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Inside the transhumanist quest for ‘super-longevity’

This article or excerpt is included in the GLP’s daily curated selection of ideologically diverse news, opinion and analysis of biotechnology innovation.

Transhumanism is a patchwork of beliefs about how technology will enhance the human condition, maybe radically so. There are Extropians and brain uploaders, artists keen to paint in virtual worlds, and do-it-yourself biohackers ready to have electronic chips implanted in their bodies. One common thread, though, is the hope for super-longevity.

Who wouldn’t want to reach 110, if not 500? Unlike mere armchair futurists, the life extensionists are prepared to experiment on themselves, and others, using vitamins and prescription cancer drugs, as well as compounds available only by finagling them from chemical suppliers.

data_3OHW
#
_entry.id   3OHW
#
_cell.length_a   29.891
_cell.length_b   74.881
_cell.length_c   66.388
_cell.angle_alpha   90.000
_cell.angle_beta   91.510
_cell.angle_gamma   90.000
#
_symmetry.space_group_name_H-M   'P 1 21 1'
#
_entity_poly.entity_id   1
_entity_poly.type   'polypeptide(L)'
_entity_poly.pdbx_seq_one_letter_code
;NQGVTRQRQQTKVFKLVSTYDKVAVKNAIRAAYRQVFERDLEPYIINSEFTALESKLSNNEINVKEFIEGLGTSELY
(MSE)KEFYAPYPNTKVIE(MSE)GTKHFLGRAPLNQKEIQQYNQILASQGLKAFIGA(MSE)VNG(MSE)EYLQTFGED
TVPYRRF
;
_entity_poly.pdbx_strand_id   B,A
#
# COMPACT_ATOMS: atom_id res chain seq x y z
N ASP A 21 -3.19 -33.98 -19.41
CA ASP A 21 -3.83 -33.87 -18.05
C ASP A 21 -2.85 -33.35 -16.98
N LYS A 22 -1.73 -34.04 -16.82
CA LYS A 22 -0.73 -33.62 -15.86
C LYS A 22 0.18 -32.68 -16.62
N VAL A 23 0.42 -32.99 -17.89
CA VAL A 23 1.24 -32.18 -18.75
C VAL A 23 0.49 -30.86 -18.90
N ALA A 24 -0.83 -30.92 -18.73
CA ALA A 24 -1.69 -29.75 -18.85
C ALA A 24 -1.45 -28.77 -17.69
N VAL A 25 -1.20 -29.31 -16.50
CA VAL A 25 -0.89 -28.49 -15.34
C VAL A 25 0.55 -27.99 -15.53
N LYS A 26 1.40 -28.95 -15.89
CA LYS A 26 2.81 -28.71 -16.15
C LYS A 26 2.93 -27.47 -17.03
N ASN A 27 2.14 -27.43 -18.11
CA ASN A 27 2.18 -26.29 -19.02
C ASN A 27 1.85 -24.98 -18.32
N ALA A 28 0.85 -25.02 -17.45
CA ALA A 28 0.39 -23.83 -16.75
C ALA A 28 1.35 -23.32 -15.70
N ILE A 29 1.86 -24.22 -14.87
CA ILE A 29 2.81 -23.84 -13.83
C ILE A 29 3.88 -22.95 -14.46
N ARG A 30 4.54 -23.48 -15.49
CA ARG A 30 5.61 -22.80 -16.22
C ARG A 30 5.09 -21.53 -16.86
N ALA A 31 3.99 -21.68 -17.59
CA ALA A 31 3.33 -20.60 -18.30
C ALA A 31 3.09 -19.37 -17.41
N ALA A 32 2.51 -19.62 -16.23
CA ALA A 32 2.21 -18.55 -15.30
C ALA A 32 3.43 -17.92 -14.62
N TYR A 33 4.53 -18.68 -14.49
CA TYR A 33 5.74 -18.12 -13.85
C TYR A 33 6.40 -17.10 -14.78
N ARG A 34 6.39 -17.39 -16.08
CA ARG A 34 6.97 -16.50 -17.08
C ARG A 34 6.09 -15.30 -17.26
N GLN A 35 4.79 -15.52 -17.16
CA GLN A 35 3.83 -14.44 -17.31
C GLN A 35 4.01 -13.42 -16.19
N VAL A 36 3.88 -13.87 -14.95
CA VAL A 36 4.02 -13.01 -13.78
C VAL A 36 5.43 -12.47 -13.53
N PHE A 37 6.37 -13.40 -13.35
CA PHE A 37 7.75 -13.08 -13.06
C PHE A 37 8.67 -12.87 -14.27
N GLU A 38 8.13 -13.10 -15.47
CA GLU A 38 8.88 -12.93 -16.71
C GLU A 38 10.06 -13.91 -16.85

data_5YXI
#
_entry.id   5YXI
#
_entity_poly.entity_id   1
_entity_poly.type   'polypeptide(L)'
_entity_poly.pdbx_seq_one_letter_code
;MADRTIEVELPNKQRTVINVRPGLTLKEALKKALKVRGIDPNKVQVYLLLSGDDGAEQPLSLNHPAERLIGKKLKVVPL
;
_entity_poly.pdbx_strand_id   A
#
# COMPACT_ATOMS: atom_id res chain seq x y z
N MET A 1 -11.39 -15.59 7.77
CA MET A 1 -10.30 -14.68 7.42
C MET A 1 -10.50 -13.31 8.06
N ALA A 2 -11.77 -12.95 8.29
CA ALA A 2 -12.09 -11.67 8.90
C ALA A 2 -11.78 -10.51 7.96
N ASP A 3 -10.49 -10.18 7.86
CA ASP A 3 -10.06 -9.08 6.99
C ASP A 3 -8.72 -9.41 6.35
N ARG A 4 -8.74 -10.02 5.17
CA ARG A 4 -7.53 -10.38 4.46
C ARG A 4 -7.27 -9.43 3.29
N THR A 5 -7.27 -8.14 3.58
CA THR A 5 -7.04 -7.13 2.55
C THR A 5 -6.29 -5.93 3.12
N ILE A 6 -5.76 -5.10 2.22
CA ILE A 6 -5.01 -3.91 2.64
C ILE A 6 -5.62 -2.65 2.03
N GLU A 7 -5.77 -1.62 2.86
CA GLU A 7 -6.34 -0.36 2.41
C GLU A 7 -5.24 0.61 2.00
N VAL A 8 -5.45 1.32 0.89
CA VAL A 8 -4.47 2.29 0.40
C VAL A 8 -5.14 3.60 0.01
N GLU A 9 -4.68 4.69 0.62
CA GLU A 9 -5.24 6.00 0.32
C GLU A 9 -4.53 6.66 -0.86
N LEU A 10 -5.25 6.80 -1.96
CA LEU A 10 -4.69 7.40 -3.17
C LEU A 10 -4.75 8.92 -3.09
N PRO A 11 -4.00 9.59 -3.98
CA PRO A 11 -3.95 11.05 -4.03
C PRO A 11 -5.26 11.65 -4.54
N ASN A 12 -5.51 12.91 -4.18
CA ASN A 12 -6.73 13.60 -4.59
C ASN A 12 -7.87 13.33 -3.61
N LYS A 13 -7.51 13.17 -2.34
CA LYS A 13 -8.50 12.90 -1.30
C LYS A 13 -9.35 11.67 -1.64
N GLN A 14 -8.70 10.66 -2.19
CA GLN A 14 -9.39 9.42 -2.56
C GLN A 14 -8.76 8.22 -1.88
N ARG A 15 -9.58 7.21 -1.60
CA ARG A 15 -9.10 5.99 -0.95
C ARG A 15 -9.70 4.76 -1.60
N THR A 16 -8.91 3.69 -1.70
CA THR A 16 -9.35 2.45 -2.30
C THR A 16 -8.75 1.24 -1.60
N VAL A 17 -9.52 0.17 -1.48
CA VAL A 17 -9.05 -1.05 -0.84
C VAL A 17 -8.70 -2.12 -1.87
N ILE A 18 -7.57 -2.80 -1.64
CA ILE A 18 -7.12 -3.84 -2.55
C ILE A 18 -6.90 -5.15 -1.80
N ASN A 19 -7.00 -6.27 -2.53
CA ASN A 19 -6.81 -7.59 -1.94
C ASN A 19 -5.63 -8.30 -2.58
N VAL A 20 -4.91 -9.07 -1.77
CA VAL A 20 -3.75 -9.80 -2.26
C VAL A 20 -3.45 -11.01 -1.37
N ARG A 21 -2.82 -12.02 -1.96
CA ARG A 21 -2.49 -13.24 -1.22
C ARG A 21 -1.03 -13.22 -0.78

[Head of transhumanist research organization BetterHumans, James] Clement is expanding his medicine cabinet of pills. So far he has financed and supervised four small studies, in volunteers, of treatments found to extend the healthy lives of rodents—the immune drug rapamycin, the supplement NAD+, a combination of compounds that kill off aged cells, and injections of plasma concentrated from umbilical cords. His aim is “to do as many small trials as possible” to generate and publish basic information on safety and possible benefits. With that, he says, people interested in life extension “can decide to take the risk.”

The payoff? Hanging in there until scientists ultimately cure death. 

Read full, original post: The transhumanists who want to live forever

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